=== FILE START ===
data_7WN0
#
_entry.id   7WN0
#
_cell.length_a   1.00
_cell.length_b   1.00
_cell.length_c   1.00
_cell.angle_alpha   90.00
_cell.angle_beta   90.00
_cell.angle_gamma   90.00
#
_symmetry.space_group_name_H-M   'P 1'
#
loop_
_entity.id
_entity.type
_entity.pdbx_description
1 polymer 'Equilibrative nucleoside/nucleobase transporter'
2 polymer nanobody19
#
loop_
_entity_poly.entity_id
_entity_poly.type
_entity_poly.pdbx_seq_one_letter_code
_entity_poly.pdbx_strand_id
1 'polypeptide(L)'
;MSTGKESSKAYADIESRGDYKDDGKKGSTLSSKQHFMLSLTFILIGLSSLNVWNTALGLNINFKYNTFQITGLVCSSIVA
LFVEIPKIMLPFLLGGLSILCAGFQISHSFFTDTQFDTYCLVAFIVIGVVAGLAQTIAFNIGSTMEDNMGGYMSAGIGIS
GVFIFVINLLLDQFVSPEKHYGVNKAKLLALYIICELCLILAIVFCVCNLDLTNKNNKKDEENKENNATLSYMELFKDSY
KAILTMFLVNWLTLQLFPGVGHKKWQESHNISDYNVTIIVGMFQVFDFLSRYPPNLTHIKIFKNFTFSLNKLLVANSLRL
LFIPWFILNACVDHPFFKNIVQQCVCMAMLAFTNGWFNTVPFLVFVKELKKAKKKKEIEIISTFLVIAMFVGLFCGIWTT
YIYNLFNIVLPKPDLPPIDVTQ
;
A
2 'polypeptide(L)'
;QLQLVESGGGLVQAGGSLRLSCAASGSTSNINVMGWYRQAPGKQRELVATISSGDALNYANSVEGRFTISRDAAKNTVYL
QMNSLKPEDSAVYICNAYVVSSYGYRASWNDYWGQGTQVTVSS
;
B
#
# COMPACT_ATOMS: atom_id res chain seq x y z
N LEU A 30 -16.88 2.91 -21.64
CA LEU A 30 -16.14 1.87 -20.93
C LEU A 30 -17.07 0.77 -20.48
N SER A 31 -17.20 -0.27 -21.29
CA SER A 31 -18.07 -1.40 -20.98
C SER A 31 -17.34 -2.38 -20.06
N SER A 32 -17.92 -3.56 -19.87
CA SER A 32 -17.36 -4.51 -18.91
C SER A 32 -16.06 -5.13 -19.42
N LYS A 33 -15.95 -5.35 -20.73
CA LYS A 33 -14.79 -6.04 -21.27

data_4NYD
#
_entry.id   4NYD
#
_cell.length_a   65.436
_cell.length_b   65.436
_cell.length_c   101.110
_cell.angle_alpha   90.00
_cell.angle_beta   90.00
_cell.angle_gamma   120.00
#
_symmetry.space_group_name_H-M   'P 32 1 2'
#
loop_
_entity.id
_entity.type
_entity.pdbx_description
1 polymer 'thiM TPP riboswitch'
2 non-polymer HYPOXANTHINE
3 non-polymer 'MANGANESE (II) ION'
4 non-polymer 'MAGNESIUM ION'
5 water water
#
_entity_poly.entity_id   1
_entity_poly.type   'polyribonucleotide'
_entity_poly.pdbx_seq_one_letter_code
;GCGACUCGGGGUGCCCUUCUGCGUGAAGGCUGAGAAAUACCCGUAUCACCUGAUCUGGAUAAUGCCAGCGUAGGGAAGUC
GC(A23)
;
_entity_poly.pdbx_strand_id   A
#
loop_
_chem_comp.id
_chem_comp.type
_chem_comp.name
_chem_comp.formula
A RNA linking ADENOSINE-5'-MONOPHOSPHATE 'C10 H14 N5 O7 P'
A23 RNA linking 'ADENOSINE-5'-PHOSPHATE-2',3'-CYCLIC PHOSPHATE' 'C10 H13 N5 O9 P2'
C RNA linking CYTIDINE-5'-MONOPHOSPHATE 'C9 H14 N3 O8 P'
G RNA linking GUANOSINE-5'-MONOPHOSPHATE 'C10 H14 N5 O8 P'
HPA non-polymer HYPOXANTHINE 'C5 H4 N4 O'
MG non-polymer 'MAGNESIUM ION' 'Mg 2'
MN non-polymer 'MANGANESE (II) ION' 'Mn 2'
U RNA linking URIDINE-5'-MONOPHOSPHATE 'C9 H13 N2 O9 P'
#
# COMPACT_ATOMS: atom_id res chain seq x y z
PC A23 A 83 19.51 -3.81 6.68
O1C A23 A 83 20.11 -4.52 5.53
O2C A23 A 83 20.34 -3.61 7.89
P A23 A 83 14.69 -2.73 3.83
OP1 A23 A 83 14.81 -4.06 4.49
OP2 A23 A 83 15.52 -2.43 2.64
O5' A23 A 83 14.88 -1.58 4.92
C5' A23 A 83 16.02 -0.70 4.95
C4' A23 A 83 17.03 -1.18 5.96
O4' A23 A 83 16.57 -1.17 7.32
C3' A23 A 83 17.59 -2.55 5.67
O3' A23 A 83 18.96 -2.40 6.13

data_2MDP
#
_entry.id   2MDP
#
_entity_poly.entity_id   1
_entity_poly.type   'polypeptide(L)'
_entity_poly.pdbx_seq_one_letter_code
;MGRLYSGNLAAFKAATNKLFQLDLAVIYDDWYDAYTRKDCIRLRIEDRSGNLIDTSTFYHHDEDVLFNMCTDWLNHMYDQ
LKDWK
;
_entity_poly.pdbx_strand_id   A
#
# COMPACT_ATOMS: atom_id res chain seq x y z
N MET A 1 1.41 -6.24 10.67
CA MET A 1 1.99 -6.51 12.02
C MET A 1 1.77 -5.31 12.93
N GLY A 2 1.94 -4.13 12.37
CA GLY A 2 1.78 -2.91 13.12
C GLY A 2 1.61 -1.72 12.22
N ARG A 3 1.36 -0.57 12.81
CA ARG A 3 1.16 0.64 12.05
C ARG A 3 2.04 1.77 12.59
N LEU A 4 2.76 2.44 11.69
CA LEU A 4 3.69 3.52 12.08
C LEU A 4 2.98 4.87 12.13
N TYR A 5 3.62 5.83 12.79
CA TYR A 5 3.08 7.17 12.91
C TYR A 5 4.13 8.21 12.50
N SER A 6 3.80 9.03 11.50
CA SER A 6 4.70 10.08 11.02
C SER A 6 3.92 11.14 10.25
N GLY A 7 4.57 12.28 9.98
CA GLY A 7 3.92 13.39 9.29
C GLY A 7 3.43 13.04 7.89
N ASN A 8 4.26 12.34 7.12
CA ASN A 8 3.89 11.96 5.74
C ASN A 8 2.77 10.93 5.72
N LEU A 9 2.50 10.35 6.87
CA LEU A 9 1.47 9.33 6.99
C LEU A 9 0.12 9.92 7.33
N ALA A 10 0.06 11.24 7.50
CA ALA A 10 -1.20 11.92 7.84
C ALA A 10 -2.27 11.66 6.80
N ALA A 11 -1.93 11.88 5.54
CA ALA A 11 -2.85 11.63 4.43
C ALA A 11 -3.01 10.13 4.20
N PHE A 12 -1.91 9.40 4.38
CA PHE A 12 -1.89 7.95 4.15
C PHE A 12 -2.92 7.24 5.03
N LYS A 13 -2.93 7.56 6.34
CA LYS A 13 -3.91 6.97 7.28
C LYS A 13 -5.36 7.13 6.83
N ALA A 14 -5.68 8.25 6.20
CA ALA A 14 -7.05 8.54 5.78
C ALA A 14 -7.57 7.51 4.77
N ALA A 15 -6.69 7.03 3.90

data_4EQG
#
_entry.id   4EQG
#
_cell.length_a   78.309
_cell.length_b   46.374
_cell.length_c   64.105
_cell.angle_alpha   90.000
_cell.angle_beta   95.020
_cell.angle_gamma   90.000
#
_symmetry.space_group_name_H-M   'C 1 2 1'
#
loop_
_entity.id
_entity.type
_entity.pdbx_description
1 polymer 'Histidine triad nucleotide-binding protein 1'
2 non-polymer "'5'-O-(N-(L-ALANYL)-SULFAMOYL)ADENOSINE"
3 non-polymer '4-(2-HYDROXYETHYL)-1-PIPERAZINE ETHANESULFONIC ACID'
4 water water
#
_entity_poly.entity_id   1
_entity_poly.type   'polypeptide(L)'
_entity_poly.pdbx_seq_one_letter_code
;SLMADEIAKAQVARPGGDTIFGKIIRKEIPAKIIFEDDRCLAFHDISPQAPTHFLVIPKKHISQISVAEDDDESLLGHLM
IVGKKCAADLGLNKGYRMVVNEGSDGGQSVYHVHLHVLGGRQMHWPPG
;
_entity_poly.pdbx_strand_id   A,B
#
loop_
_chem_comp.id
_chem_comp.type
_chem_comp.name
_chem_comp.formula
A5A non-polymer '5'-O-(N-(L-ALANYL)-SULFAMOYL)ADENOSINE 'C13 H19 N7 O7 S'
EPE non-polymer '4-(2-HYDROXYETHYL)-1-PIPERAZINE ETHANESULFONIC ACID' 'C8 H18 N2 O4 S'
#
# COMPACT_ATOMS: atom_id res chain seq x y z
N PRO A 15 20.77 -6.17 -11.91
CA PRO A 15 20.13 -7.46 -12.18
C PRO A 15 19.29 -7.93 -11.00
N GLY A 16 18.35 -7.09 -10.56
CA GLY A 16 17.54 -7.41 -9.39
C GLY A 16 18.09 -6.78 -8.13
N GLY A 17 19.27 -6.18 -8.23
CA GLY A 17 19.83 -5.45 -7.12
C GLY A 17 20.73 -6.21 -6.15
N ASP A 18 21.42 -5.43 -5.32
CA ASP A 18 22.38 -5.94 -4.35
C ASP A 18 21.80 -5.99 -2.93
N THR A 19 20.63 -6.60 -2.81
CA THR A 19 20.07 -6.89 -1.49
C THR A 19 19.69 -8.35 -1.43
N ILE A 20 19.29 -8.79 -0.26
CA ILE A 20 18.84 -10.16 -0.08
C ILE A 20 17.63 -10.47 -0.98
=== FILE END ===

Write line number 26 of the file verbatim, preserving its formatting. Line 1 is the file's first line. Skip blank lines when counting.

1 'polypeptide(L)'